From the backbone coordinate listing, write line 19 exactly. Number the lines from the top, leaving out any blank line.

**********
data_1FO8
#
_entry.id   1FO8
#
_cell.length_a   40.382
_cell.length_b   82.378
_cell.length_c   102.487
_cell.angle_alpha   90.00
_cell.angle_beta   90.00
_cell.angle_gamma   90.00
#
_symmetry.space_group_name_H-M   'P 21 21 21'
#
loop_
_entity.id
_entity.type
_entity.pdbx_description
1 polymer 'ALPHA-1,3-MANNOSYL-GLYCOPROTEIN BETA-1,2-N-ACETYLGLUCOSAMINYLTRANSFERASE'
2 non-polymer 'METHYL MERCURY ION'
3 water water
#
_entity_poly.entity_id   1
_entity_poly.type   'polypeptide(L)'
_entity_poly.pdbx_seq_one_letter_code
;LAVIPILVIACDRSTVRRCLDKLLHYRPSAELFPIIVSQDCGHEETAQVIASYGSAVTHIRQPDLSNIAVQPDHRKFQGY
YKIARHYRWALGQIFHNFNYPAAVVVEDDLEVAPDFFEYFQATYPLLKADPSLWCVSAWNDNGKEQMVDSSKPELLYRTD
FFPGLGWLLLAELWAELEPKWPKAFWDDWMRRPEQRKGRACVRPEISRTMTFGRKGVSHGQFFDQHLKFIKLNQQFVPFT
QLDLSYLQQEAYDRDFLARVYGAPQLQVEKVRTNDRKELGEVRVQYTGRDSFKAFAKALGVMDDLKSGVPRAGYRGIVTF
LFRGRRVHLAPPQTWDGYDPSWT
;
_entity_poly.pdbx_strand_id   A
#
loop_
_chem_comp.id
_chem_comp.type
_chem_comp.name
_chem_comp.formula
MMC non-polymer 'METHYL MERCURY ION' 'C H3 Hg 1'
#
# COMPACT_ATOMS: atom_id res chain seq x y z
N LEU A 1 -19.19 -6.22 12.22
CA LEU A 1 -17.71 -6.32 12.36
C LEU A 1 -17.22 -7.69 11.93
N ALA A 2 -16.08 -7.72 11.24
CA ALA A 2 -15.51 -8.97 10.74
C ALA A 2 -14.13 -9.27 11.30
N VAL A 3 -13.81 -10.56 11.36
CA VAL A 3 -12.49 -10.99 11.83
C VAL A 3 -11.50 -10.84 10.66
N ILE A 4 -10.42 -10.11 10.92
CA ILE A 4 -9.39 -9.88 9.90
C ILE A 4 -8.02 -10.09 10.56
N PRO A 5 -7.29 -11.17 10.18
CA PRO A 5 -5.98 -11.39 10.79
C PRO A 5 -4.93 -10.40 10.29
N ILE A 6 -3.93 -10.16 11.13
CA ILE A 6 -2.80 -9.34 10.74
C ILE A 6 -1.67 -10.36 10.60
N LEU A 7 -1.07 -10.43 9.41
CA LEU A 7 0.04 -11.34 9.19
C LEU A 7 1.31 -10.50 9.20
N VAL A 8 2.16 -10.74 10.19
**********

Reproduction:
2 non-polymer 'METHYL MERCURY ION'